Clue: Solving the Secret of a Sixty Year Success
Clue has been around for more than sixty years and it still holds a place as one of the most popular board games in the world. So why it this? What is it about Clue which keeps its notoriety secure? What is the answer to this puzzling enigma?
Clue is a game of deduction mystery. Each player must investigate the infamous murder of Mr. Black, and the murderer will be one of them. The investigate component of this game may be simple, and the way the characters move around the Tudor mansion may be nothing more than a simple die roll, but this game does one thing so incredibly well that its status as a board game classic is secure, and that is atmosphere.
Clue is able to invoke a strong sense of mysterious tone and atmospheric suspense through its Agatha Christie-esque set up, its well-crafted characters, and its austere and moody setting in the Tudor mansion. This game truly feels like a mystery novel and, like the best in film and theatre, this ability to invoke tone and feel is what gives it that intangible quality which sets it apart.
The physical components of Clue are the source of its success. Each player plays as one of six characters who have gained such popularity that their names are a part of the pop culture psyche. I would go so far as to say that Col. Mustard, Miss Scarlet and Professor Plum are the most well-known of all board game characters. While most board games you are simply a nameless pawn, here you’re characters have names and backgrounds, and the version which I own even has nicely detailed plastic mini-figures as your tokens which are great.
Another distinctive feature of Clue are the weapons which are made out of metal (expect the rope which is plastic) with great detail. The revolver, the wrench, the candlestick, they all add to the suspenseful puzzle-like quality of the game.
However my favourite game component is the board itself. The board makes up the mansion within which the characters are trapped until they solve the crime. Each room is designed with a lot of detail which makes you feel like you are actually there searching for clues in the study, the lounge, or the conservatory. The board makes for a fantastically real setting which really drives this theme home.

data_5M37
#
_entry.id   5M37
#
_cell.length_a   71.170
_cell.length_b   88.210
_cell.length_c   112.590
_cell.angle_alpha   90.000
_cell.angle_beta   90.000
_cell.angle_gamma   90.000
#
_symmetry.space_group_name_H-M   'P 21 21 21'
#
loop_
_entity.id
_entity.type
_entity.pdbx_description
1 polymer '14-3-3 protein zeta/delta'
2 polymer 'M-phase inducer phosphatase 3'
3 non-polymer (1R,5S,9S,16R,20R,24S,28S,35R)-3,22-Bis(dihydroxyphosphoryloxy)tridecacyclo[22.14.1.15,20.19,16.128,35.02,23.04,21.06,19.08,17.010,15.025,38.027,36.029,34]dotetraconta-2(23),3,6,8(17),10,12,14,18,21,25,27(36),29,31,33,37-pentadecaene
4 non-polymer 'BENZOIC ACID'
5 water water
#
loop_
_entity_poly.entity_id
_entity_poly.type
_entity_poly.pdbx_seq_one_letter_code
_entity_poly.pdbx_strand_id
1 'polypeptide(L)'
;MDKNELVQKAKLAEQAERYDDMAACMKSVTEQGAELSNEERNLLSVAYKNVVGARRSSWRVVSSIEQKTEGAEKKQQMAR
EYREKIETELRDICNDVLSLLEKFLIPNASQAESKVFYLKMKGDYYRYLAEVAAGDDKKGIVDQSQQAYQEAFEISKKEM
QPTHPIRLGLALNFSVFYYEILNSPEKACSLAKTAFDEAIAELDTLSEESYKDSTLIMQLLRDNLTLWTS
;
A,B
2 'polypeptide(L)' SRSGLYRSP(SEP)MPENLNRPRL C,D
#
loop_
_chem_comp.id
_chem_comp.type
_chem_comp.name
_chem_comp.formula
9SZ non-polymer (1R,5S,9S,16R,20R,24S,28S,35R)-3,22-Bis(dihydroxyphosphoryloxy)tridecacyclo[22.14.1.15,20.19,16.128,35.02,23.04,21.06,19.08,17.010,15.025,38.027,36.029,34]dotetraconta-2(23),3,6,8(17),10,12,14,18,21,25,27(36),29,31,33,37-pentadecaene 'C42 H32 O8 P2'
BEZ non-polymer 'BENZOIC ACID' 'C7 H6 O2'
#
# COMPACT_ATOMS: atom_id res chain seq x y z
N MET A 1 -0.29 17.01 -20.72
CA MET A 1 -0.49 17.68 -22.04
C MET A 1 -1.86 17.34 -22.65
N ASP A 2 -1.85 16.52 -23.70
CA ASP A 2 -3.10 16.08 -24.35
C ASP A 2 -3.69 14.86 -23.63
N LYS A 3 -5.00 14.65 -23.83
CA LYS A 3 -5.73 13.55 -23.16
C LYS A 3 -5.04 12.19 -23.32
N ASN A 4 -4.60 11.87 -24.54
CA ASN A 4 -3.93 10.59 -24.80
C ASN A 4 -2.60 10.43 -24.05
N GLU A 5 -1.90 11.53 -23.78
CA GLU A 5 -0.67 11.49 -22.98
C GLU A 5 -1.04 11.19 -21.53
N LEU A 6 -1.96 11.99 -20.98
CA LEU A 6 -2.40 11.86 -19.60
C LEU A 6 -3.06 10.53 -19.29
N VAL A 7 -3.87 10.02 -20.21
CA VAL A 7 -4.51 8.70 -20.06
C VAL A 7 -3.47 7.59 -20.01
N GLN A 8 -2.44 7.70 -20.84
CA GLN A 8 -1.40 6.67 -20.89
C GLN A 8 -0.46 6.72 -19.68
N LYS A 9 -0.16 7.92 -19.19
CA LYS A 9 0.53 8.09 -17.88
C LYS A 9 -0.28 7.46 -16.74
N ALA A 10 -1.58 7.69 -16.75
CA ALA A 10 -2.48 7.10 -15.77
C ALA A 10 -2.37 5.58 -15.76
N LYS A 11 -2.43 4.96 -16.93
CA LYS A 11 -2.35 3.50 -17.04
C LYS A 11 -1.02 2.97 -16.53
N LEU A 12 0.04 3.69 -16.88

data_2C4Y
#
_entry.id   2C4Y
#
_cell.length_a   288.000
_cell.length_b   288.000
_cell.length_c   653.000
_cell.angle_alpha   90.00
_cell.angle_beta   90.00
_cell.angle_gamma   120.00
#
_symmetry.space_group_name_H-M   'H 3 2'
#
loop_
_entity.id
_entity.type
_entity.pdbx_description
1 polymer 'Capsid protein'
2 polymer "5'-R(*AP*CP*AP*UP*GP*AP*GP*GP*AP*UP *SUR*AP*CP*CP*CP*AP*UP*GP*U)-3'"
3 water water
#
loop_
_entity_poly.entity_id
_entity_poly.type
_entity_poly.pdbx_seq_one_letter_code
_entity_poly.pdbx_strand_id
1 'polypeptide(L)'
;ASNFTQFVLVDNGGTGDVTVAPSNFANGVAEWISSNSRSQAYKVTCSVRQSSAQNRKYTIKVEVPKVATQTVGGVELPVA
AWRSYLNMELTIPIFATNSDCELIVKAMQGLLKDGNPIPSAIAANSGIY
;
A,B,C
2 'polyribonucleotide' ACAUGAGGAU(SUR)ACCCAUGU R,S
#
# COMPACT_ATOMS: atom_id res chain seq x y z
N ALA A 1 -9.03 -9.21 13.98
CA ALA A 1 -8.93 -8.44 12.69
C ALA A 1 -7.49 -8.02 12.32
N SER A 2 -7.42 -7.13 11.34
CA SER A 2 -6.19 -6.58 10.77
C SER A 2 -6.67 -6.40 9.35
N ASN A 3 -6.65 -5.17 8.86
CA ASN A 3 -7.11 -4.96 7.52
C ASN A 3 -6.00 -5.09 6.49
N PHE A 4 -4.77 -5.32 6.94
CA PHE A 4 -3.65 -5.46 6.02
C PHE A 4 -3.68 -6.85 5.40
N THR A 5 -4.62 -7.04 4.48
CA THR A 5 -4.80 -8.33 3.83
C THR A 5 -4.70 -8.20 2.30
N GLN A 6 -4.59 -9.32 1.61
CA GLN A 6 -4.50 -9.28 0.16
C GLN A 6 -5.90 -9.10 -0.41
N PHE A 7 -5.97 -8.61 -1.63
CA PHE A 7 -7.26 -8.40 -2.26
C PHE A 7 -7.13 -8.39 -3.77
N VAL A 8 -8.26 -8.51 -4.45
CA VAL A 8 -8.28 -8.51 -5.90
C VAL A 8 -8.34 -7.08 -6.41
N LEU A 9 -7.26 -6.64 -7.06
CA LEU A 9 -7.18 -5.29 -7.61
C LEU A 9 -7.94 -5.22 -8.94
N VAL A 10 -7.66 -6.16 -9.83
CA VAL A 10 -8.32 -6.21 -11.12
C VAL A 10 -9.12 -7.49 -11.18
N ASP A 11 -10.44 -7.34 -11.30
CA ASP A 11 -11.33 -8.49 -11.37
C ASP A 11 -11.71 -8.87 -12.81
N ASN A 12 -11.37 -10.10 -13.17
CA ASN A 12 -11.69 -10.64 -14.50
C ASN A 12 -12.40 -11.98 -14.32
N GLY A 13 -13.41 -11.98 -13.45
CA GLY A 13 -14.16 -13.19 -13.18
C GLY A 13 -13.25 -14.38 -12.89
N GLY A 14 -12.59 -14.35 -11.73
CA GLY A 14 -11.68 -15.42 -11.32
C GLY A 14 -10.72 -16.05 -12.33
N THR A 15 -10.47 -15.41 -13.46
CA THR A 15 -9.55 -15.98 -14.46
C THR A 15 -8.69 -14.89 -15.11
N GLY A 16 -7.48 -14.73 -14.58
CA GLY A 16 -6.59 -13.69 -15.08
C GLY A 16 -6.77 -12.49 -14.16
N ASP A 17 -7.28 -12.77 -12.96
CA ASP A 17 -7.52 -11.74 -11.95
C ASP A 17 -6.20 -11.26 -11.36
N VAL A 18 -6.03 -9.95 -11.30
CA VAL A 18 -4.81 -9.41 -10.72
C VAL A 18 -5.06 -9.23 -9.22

The game revolves around trying to solve the murder with the power of deduction and elimination of clues. The three main components of the game are the three aspects of the crime which much be solve; who, where and with what weapon. Each of these three things are represented by cards; one of which is removed from the game. The rest are dealt out to the players.
Players then move around the board and make accusations. When an accusation is made, any player who knows the accusation to be false must show the accuser their evidence in the form of a card. Players use these accusations to eliminate evidence on a provided tally sheet until they believe that they know all three pieces of the puzzle and make their final verdict.
There are some strategies of deception that players can use when making accusations, but ultimately strategy doesn’t play much of a role. Its really just taking a shot in the dark at first and gradually getting closer to the trust. There are also some aspects of gameplay like moving around with the dice which seem unnecessary and could have been improved.
When the layers of Clue are stripped away, its not really that complex or strategic of a game. But that doesn’t really matter. The game is really about striking up that feeling of living in a mystery novel and living the life of a socialite accused of murder. As you move your character around the squares of the mansion, from the dining room to the billiards room, you can almost sense a stormy haze just outside, with cracks of lightening brightening up the dimly lit rooms for just a few seconds, with the loud crash of thunder coming just a not after a serious accusation is made. It is this atmosphere which makes Clue the phenomenon it is today and why it has survived all these long years.